This summer, Ryland Homes' Twin Cities division, along with several community partners, is redefining the term “women's work” and calling attention to the need for more women in the construction industry. An all-female team will complete the redevelopment of the blighted grounds of a former maternity hospital in north Minneapolis.
According to industry estimates, less than 3 percent of the building-trades workforce is female. Given the site's historic ties to Martha Ripley—one of the nation's first female obstetricians and a contributor to the women's suffrage movement—the project, known as Ripley Gardens, provides an opportunity to put women and their construction abilities in the spotlight while adding to the area's affordable housing stock.
Working jointly with both WomenVenture, an organization devoted to forwarding the economic development of women, and Habitat for Humanity's WomenBuild program, as well as with several other partners, Ryland's crew will build attached housing for a handful of needy families on the urban site. In addition to the eight townhomes, a community trust will create an additional 52 rental units on the land.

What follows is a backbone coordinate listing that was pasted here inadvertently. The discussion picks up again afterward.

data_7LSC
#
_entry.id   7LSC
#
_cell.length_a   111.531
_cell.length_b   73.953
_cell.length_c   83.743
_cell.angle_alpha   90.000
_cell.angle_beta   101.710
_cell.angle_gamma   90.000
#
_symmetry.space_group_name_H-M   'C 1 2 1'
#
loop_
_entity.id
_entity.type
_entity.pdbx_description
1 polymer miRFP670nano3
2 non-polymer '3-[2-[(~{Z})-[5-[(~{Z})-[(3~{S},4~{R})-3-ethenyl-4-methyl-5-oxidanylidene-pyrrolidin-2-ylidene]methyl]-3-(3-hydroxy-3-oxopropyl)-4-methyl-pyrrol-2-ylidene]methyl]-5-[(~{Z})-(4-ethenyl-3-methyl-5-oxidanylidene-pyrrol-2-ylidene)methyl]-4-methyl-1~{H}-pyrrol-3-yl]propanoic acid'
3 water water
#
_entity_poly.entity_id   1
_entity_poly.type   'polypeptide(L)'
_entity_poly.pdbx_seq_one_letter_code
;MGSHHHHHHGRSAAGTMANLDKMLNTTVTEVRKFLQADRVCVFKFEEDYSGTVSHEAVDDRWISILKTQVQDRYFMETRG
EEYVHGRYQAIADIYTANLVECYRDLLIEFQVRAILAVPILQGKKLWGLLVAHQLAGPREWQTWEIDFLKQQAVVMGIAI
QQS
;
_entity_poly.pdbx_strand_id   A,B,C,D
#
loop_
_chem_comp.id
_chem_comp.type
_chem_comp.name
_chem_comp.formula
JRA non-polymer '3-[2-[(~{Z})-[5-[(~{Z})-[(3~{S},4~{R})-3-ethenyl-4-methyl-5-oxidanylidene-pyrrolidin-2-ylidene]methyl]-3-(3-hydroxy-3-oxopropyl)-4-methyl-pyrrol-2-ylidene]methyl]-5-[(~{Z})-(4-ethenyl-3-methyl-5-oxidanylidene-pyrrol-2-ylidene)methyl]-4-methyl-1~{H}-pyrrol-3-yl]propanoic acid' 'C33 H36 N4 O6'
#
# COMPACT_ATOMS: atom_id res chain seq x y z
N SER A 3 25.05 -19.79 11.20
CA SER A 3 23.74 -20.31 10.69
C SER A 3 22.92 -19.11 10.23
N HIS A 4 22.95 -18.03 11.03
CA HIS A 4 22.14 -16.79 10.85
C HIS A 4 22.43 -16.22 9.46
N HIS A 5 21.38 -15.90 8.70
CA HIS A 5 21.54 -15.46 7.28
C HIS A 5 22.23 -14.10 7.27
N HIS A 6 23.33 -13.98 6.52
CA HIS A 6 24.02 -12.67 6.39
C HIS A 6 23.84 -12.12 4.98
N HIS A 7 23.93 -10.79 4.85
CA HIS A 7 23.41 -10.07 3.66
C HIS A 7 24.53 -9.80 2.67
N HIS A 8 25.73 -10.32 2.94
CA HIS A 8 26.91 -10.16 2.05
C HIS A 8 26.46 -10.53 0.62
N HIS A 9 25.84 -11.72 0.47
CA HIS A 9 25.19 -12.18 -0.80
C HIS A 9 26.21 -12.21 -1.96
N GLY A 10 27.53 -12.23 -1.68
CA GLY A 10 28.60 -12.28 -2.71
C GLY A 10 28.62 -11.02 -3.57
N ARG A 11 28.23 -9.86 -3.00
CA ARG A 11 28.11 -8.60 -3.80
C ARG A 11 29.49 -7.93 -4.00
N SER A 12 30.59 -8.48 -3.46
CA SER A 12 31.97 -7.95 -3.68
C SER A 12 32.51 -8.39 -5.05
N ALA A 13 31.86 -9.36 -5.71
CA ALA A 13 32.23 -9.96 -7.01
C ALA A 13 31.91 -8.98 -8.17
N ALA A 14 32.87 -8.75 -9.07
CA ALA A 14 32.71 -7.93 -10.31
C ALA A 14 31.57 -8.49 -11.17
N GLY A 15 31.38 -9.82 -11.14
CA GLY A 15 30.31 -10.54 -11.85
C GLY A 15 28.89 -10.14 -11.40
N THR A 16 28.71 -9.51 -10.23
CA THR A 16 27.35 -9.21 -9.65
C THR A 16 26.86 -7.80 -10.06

One of the triplexes under construction will serve as a capstone experience for five participants in a WomenVenture program dedicated to helping women prepare for jobs in the building trades. The five-week training program gives them a chance to develop skills to launch new careers in the construction industry. In the 11 years since the program's inception, roughly 500 women, many of whom have struggled with poverty, have graduated from the building trades program.
Tené Wells, president of WomenVenture, says working with Ryland and the local Habitat for Humanity chapter is proving to be a positive experience. With the site's redevelopment value interwoven with women's history and social activism, the project has inspired and empowered the women participants on both emotional and professional levels.
“The deal is, with this particular build, you really get at the core issue of poverty, which is that more women are poor,” Wells explains. “You're not going to give [participants] anything, but you are going to te^ach them something to make them some money.”